Paolo Bellucci and Alessandro Pellegat. Nd. Citizens’ Policy Mood, Policies and Election Outcomes in Italy’, forthcoming in Italian Politics.
Budge, Ian; Hans Dieter Klingemann, Andrea Volkens, Judith Bara and Eric Tanenbaum. 2001. Mapping Policy Preferences: Estimates for Parties, Electors, and Governments 1945-1998. Oxford: Oxford University Press.
Carlin, Ryan E., Gregory J. Love, Timothy Hellwig, Cecilia Martinez-Gallardo, and Matthew M. Singer. 2016. Executive Approval Database 1.0. Available for download at www.executiveapproval.org
Carmines, Edward and James A. Stimson. 1989. Issue evolution: Race and the transformation of American politics. Cambridge: Cambridge University Press.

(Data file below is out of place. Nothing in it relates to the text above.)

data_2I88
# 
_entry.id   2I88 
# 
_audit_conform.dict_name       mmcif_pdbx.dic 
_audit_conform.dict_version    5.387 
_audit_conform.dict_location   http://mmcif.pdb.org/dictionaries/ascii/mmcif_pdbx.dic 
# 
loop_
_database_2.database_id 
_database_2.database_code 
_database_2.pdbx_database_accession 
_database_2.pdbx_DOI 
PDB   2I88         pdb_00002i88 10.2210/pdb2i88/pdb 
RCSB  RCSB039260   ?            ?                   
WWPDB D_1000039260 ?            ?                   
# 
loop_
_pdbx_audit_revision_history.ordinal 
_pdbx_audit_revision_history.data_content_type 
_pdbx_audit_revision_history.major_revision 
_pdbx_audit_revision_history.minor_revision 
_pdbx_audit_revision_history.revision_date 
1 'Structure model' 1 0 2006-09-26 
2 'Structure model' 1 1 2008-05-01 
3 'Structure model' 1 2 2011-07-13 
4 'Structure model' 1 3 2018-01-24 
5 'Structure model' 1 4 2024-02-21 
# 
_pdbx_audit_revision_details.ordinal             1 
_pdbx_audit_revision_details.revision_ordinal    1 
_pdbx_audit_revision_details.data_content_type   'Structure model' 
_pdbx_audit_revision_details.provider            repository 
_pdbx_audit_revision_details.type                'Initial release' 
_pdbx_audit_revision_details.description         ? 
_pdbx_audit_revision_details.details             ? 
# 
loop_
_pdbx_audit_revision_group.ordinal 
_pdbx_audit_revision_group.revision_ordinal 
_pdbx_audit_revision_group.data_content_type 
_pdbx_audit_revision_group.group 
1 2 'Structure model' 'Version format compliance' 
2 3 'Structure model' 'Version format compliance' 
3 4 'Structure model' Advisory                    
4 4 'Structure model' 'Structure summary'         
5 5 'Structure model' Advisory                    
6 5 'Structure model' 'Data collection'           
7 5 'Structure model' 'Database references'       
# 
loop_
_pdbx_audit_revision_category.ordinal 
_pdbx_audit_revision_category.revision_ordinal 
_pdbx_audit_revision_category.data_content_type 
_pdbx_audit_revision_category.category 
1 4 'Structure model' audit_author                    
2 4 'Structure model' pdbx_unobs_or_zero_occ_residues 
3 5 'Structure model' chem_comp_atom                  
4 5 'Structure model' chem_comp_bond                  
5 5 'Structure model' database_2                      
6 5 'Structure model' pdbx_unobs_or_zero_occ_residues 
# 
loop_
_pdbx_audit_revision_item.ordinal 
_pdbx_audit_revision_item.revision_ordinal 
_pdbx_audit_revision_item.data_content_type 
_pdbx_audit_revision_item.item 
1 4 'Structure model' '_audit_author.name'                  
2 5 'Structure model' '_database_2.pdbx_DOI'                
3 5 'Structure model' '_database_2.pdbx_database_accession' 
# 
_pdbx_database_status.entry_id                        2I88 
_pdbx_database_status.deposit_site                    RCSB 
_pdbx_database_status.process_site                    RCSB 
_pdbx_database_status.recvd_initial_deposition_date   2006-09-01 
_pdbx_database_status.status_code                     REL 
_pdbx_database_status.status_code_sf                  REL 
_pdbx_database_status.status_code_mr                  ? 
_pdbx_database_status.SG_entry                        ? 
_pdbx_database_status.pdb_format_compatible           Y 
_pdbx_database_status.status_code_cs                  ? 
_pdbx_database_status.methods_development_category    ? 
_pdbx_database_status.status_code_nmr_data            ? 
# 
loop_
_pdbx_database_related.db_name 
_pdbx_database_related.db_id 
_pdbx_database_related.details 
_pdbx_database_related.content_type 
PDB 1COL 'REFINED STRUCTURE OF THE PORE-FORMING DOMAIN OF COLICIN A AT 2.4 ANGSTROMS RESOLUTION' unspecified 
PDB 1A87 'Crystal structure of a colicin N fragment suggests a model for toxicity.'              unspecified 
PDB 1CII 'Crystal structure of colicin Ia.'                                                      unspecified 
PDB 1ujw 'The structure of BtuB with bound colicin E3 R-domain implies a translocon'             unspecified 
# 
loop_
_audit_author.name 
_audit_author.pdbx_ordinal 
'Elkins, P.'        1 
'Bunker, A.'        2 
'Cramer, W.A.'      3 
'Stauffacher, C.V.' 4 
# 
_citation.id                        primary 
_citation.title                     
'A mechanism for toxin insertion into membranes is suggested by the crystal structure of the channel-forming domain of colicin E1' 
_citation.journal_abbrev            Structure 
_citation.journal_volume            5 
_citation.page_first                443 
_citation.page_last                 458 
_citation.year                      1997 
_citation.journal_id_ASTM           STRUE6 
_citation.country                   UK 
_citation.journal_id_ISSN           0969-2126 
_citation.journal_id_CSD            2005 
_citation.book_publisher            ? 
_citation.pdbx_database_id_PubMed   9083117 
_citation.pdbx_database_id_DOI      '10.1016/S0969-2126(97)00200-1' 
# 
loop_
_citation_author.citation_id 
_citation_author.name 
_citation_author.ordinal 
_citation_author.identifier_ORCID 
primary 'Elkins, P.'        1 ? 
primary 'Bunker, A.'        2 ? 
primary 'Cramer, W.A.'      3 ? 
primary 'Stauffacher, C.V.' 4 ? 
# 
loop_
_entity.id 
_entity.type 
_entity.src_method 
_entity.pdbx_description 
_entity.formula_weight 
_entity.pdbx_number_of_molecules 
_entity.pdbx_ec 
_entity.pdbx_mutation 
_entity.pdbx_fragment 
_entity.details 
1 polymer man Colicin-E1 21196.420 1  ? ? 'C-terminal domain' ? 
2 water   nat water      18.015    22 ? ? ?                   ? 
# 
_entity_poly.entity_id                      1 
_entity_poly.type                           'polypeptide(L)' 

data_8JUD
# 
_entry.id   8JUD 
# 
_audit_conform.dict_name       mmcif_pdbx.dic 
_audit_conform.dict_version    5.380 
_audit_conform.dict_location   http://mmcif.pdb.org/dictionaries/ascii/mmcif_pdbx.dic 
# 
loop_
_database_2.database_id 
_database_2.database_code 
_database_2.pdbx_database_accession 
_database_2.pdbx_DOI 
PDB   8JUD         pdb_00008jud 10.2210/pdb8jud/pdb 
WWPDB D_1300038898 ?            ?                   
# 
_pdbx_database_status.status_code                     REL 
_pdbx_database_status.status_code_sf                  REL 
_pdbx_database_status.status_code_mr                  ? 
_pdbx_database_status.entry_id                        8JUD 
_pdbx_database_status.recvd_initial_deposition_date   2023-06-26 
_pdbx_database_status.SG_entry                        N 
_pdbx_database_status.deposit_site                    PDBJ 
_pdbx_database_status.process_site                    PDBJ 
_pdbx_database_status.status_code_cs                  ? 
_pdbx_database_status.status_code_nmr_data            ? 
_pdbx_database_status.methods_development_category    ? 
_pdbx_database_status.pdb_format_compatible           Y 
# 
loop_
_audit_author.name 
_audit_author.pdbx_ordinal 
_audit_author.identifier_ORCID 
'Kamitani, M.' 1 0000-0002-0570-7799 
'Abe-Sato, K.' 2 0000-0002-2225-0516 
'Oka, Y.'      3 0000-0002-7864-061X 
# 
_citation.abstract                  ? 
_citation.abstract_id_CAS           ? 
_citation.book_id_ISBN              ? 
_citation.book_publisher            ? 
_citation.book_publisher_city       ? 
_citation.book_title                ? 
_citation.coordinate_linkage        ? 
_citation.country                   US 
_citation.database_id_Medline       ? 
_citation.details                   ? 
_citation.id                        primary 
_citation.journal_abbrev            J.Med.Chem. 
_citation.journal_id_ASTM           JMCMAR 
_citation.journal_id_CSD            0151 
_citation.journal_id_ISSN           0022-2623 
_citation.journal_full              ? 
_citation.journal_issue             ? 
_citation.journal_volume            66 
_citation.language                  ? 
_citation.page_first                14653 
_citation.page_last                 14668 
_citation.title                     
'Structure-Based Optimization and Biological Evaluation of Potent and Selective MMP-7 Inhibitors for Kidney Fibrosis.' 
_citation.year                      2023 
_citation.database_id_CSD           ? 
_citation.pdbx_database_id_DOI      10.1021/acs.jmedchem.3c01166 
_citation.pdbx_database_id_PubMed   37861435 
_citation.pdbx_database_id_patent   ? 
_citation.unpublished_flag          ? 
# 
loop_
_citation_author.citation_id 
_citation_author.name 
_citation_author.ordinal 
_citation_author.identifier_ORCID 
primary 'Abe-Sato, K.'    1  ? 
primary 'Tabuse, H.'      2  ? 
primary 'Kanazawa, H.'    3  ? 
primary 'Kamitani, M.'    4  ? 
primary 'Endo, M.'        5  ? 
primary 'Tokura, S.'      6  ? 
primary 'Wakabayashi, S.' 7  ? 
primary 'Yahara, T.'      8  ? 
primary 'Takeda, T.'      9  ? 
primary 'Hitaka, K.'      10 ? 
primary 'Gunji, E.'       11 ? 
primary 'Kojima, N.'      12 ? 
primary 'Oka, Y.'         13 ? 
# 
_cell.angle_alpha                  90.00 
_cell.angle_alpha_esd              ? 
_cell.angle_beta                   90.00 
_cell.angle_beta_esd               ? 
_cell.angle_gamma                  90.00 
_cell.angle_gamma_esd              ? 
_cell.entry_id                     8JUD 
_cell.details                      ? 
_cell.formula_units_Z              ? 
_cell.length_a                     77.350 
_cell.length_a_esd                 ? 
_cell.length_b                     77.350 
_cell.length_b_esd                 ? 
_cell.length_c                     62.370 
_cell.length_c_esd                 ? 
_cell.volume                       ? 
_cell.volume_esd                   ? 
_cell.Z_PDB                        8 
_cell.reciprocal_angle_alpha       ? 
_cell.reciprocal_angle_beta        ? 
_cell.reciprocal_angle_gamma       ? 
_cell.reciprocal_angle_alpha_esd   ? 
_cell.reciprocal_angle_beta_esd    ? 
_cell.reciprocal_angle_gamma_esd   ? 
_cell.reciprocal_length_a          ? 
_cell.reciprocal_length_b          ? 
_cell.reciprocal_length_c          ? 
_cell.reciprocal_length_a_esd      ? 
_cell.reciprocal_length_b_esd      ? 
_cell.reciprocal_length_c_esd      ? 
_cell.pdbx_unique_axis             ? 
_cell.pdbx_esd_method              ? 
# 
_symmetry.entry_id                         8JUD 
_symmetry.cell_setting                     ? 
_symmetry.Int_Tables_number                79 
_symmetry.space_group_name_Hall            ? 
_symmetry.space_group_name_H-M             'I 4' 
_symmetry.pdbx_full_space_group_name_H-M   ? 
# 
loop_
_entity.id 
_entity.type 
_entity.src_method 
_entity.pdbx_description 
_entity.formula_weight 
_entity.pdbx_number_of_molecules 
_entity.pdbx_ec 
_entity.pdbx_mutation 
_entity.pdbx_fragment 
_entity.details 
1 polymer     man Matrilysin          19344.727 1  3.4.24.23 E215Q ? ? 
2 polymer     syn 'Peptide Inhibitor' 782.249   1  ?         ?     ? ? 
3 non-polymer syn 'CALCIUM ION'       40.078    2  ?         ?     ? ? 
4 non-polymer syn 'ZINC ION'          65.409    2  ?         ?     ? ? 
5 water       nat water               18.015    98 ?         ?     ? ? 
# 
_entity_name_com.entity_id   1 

Erikson, Robert S.; Michael D. MacKuen and James A. Stimson. 2002. The Macro Polity. Cambridge: Cambridge University Press.
Ellis, Christopher and James A. Stimson. 2012. Political Ideology in America. Cambridge: Cambridge University Press.
Green, Jane and Will Jennings. 2012. Valence as macro-competence: An analysis of mood in party competence evaluations in Great Britain, British Journal of Political Science. 42, 311–343.
Green, Jane and Will Jennings. 2017. The Politics of Competence. Cambridge: Cambridge University Press.
Hakhverdian, Armen. 2010. Political Representation and its Mechanisms: A Dynamic Left-Right Approach for the United Kingdom, 1976-2006, British Journal of Political Science, 40, 835-56.
Mackuen, Michael D. 2002. Political Psychology and the Micro-Macro Gap in Politics in James H. Kuklinski, Thinking about Political Psychology. Cambridge: Cambridge University Press.